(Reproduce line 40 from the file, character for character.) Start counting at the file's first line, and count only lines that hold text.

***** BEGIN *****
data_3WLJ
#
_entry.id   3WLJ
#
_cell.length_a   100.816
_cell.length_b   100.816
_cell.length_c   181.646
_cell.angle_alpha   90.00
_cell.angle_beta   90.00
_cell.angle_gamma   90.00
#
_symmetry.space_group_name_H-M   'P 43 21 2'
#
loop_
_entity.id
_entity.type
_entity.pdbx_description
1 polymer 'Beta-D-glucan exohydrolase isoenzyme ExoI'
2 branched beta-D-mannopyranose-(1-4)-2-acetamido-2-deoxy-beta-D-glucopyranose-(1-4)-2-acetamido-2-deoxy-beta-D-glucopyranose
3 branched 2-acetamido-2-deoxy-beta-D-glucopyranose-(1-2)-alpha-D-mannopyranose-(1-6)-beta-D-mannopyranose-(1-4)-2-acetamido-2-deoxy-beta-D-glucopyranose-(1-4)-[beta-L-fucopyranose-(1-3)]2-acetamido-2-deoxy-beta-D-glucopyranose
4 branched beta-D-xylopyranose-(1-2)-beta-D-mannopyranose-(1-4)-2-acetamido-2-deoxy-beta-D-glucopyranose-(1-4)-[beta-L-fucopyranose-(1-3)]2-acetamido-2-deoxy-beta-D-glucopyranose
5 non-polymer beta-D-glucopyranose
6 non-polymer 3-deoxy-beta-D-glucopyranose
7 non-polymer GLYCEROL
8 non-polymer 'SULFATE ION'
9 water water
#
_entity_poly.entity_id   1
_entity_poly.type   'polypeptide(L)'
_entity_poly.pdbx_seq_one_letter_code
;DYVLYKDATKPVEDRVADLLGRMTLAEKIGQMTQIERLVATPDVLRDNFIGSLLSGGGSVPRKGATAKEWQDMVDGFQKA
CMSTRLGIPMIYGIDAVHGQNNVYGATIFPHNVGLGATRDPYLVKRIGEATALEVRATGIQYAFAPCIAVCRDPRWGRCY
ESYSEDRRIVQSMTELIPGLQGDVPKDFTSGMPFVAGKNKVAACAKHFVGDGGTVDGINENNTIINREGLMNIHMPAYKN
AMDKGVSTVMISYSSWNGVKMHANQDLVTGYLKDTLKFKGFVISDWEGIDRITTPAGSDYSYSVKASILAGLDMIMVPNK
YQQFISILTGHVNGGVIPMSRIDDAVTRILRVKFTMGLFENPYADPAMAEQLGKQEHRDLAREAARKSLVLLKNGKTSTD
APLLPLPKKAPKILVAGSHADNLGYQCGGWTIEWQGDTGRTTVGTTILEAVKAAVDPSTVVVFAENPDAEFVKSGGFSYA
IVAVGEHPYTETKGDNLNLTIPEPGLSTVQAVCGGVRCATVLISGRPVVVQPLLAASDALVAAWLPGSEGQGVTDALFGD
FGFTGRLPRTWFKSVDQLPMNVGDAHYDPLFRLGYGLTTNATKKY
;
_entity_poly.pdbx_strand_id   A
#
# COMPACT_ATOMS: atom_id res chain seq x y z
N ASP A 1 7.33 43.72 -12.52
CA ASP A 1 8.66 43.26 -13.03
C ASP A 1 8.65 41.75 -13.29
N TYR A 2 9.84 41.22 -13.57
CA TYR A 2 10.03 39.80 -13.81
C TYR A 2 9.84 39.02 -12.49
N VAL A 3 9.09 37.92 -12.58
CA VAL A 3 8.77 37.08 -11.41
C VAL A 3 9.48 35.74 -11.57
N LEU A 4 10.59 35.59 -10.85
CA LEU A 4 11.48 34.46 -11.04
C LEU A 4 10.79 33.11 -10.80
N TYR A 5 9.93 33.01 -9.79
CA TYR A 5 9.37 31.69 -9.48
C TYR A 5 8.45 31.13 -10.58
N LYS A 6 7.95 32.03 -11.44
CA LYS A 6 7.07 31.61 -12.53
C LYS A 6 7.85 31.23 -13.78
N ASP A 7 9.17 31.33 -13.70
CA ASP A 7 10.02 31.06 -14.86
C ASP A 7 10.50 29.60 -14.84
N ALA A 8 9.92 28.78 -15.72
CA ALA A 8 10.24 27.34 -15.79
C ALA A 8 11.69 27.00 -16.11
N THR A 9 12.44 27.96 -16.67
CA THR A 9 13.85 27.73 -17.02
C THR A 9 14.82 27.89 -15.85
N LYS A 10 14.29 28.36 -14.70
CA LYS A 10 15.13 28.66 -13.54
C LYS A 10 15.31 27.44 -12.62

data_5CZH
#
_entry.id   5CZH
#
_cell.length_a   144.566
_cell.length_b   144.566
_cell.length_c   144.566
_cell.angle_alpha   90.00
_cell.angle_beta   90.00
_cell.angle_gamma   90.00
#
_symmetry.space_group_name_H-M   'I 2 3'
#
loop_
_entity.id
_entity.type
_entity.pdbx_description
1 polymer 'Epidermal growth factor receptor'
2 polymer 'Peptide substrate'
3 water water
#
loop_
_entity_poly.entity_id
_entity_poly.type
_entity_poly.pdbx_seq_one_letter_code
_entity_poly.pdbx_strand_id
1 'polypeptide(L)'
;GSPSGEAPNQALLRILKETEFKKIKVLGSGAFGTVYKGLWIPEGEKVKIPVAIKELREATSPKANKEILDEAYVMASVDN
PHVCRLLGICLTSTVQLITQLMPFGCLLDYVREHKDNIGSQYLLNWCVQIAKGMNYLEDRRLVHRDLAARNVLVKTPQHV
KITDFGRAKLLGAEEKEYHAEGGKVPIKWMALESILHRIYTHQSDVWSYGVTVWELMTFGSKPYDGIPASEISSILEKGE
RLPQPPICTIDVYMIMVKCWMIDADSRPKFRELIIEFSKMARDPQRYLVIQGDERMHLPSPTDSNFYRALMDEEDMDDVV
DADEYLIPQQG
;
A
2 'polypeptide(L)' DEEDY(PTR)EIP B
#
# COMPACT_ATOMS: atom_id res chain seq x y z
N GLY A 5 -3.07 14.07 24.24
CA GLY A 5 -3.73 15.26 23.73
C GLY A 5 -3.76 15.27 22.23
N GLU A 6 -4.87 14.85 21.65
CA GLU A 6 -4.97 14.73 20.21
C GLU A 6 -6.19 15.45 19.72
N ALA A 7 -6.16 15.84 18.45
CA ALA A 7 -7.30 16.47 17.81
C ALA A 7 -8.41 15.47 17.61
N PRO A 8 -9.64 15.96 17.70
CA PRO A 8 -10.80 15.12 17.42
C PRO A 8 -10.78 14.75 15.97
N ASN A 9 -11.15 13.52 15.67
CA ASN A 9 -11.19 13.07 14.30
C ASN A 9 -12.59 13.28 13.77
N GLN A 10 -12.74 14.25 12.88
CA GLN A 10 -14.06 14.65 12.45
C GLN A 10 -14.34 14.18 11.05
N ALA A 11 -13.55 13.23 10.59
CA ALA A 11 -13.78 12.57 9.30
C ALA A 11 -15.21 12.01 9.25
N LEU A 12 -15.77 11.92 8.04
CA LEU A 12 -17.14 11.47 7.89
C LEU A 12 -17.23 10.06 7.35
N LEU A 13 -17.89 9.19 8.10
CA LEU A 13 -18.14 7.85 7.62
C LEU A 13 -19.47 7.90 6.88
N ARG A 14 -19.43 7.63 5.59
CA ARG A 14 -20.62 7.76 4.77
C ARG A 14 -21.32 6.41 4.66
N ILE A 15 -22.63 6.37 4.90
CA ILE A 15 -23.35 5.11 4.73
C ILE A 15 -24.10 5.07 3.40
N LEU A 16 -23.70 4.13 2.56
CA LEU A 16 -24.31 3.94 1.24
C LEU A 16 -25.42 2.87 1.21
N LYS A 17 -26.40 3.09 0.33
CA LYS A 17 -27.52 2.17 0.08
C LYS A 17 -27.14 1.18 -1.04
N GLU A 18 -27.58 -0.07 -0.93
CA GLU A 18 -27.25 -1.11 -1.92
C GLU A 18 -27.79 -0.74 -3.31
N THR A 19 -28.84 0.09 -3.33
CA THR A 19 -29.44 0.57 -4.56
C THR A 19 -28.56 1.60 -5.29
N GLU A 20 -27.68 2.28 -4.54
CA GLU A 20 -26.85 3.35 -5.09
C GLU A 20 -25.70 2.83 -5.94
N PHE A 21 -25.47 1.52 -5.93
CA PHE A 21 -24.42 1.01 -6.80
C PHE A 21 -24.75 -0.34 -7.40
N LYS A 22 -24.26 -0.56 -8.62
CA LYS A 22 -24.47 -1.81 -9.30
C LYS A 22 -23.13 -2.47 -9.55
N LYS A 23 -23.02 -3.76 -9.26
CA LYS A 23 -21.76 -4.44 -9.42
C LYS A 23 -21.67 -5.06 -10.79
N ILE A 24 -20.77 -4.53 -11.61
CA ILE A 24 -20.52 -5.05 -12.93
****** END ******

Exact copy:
_entity_poly.pdbx_strand_id   A